Moving vaccines within a PCN grouping
Considering the need to rapidly expand capacity, the MHRA (Medicines and Healthcare products Regulatory Agency) has expanded the circumstances in which the COVID-19 vaccine may be moved within PCN grouping’s sites.
GP practices within a PCN grouping may move COVID-19 vaccine from their designated site to collaborating individual GP practices within the PCN grouping to increase take-up of the vaccine.
Movement continues to be subject to:
- all requirements and guidance on the movement, storage and handling of COVID-19 vaccines being adhered to
- there being no onward movement of the vaccine. For example, it is not permitted for a PCN to transport the COVID-19 vaccine from the PCN Grouping’s designated site(s) to a collaborating individual GP practice and then onto a pop-up site or care home etc
- the arrangements being reflected in the PCN grouping’s collaboration agreement.
The NHSE template collaboration agreement has now been updated to reflect these changes.
Suspension of the post-vaccination observation period
The post-vaccination 15 minute observation period for the Pfizer vaccine has been temporarily suspended to allow for an increase in vaccinations being carried out.
Vaccination medical exemptions process
A systematic medical exemptions process has been introduced to ensure that those who, for medical reasons, should not be vaccinated (and/or be tested) for COVID-19 are not disadvantaged.
Given the need for clinical judgement and access to patient records, GPs, secondary care clinicians and midwives have all been requested to assess applications.
Steps have been taken to ensure this does not impact workload (eg. no appointment will be required and there will be a pre-screening process).
There are three vaccines currently being supplied for the vaccination programme., Pfizer, AstraZeneca and Moderna. As these and other vaccines are developed and tested, their characteristics might change.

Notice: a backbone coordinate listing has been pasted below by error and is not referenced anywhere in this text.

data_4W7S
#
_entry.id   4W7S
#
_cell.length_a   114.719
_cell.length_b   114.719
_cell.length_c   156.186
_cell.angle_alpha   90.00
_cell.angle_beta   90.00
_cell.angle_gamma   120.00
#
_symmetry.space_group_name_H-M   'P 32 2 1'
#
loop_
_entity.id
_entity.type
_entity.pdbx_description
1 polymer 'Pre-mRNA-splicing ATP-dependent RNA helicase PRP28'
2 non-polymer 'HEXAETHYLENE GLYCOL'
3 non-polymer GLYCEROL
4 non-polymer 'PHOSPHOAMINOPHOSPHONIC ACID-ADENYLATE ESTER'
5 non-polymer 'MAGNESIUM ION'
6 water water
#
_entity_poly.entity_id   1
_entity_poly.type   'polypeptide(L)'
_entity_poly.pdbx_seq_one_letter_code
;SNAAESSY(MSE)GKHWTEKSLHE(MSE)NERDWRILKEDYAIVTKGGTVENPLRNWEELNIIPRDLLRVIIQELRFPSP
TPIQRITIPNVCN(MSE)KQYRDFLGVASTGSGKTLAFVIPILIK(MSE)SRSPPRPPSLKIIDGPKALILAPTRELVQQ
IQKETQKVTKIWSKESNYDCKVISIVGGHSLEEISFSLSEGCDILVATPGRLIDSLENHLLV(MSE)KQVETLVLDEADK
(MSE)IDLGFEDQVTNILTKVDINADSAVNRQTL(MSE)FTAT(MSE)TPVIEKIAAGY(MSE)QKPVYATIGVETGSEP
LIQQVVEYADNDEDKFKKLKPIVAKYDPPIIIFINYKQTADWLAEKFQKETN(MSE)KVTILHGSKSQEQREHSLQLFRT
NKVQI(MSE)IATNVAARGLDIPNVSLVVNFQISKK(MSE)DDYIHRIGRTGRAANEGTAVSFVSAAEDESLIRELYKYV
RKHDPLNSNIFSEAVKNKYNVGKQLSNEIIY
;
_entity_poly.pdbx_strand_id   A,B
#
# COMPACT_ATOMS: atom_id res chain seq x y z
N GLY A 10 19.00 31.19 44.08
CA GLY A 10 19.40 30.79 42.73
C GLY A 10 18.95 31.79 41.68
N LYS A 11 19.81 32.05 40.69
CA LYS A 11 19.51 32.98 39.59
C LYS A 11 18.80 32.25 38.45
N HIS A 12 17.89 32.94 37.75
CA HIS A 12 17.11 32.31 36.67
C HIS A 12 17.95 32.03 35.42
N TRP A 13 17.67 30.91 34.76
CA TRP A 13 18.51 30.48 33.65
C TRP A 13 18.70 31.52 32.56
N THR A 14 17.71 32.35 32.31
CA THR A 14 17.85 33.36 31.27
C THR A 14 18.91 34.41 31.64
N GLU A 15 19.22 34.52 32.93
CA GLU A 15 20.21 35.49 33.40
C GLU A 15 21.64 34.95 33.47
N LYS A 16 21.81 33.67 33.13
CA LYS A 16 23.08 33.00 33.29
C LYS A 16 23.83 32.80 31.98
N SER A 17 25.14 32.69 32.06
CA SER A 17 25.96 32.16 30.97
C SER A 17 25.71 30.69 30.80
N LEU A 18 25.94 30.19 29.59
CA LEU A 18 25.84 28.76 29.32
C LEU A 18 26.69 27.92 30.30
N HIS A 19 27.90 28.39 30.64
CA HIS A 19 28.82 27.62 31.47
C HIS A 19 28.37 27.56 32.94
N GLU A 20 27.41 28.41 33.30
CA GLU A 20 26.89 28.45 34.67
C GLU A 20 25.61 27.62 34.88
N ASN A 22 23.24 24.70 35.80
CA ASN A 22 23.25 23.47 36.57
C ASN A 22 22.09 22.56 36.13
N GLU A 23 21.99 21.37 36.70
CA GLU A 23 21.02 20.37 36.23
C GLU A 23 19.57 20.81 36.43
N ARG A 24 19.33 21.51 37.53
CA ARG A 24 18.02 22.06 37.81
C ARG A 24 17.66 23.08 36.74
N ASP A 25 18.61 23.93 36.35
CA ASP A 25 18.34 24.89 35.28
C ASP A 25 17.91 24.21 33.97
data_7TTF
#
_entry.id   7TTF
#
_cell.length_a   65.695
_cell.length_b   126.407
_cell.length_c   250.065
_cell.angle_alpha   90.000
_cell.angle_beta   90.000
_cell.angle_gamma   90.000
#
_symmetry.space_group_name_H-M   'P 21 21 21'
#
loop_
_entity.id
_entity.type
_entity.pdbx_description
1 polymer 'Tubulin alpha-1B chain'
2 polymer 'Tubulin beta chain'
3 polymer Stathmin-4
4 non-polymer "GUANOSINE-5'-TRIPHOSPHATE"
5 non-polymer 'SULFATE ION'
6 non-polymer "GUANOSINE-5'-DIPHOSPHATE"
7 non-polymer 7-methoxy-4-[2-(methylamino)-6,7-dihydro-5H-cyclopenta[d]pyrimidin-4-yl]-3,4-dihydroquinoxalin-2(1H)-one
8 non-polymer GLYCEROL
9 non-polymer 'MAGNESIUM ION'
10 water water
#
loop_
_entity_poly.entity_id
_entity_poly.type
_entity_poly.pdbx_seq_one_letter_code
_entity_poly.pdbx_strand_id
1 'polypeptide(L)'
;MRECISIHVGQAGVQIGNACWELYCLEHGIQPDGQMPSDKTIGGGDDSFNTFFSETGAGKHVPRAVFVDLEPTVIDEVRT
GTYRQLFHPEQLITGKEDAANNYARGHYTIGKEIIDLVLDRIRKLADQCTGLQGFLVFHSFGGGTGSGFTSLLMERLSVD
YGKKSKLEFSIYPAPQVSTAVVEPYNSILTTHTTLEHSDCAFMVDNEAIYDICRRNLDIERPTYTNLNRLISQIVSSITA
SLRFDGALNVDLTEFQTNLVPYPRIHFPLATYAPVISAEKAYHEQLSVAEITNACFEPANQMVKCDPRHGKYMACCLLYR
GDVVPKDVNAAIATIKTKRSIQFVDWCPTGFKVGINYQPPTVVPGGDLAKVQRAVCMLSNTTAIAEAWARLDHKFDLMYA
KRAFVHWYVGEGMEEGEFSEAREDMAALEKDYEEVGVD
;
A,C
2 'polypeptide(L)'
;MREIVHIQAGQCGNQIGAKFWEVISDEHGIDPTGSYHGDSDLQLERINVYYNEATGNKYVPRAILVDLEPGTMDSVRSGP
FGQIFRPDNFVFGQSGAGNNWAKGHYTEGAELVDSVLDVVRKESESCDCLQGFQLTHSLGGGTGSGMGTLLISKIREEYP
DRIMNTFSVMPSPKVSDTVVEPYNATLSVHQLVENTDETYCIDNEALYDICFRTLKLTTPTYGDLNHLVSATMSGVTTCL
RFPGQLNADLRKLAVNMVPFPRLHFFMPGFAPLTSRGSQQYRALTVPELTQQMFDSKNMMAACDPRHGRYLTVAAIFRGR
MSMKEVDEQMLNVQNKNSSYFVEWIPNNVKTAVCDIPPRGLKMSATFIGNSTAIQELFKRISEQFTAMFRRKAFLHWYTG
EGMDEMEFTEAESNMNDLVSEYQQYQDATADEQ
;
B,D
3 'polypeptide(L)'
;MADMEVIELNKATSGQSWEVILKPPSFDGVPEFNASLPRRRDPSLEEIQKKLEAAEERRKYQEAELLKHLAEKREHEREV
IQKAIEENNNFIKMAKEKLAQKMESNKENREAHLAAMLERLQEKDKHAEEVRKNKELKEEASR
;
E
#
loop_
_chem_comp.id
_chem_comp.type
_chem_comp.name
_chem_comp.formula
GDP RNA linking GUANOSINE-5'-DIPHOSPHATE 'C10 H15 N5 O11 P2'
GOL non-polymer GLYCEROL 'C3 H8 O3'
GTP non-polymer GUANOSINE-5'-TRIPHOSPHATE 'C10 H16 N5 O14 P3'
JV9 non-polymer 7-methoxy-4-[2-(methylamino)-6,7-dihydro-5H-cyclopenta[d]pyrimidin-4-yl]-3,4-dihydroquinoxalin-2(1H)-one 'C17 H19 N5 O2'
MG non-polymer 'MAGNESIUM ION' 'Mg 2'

- Pfizer vaccine patient group direction
- Pfizer vaccine national protocol
- AstraZeneca vaccine patient group direction
- AstraZeneca vaccine national protocol
- Moderna vaccine patient group direction
- Moderna vaccine national protocol
The PGDs (Patient group directions) and national protocols for Moderna and Pfizer will be updated by 13 December. Both vaccines should be used with equal preference in the COVID-19 booster programme.
Details of available workforce support are available on the Future NHS website.
AstraZeneca vaccine and under 30s
MHRA, JCVI and EMA have all made announcements on serious thromboembolic events with concurrent thrombocytopenia associated with the use of the AstraZeneca vaccine.
This small number of serious adverse events needs to be seen in the context of over 4m COVID-19 infections since the start of the pandemic causing more than 120,000 deaths.
JCVI guidance states that AstraZeneca should only be used for first and second doses for those aged over 30. They are now recommending that 18–29-year-olds who do not have underlying health conditions putting them at increased risk of COVID-19 should be offered an alternative to the AstraZeneca vaccine where available.
MHRA and JCVI confirmed that the risk/benefit of getting the vaccine is favourable for the vast majority of people, but more 'finely balanced' in younger people.